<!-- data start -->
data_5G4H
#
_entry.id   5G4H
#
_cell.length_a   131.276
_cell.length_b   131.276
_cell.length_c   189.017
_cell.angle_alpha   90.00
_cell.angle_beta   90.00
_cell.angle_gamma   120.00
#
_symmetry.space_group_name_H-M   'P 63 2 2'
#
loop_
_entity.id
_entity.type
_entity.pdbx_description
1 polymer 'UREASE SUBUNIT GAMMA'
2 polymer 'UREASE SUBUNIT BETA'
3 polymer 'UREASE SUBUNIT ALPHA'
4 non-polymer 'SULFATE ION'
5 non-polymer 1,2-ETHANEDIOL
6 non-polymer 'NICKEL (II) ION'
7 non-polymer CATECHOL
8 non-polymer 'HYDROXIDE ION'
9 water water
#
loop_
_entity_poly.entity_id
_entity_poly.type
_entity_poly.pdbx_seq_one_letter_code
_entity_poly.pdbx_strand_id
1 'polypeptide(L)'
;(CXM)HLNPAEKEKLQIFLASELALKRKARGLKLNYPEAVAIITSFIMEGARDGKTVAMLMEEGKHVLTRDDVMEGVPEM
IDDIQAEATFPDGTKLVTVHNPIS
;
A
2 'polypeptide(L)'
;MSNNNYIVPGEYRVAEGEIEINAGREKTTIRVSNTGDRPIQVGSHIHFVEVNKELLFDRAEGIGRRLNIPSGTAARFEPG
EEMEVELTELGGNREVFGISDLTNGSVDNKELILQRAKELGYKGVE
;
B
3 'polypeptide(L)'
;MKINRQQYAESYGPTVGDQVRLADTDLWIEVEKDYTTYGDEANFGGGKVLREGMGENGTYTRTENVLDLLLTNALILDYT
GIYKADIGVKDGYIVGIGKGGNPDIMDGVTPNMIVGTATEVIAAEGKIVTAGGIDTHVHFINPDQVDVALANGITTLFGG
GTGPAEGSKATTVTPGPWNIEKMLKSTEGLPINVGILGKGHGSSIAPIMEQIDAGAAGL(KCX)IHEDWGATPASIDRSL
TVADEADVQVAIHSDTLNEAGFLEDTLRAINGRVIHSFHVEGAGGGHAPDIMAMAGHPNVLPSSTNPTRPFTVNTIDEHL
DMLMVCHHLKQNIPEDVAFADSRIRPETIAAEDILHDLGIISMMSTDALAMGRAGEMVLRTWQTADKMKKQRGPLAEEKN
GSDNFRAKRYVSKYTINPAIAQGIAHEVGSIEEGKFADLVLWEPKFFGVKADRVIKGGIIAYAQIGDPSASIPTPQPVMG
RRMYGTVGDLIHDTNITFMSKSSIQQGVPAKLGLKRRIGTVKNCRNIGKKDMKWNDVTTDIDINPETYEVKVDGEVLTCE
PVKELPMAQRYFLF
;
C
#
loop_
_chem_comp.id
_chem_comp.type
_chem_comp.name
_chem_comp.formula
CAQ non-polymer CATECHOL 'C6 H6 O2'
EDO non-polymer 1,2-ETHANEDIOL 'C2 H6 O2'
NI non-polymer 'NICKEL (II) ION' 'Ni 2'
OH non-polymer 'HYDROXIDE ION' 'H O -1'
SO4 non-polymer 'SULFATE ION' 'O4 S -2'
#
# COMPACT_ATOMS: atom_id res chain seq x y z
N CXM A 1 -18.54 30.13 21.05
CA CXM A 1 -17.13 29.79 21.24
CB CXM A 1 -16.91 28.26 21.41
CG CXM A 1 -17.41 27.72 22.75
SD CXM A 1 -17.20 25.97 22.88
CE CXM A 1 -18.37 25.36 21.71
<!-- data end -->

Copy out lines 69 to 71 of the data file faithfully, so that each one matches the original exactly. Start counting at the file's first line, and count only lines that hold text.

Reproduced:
CB CXM A 1 -16.91 28.26 21.41
CG CXM A 1 -17.41 27.72 22.75
SD CXM A 1 -17.20 25.97 22.88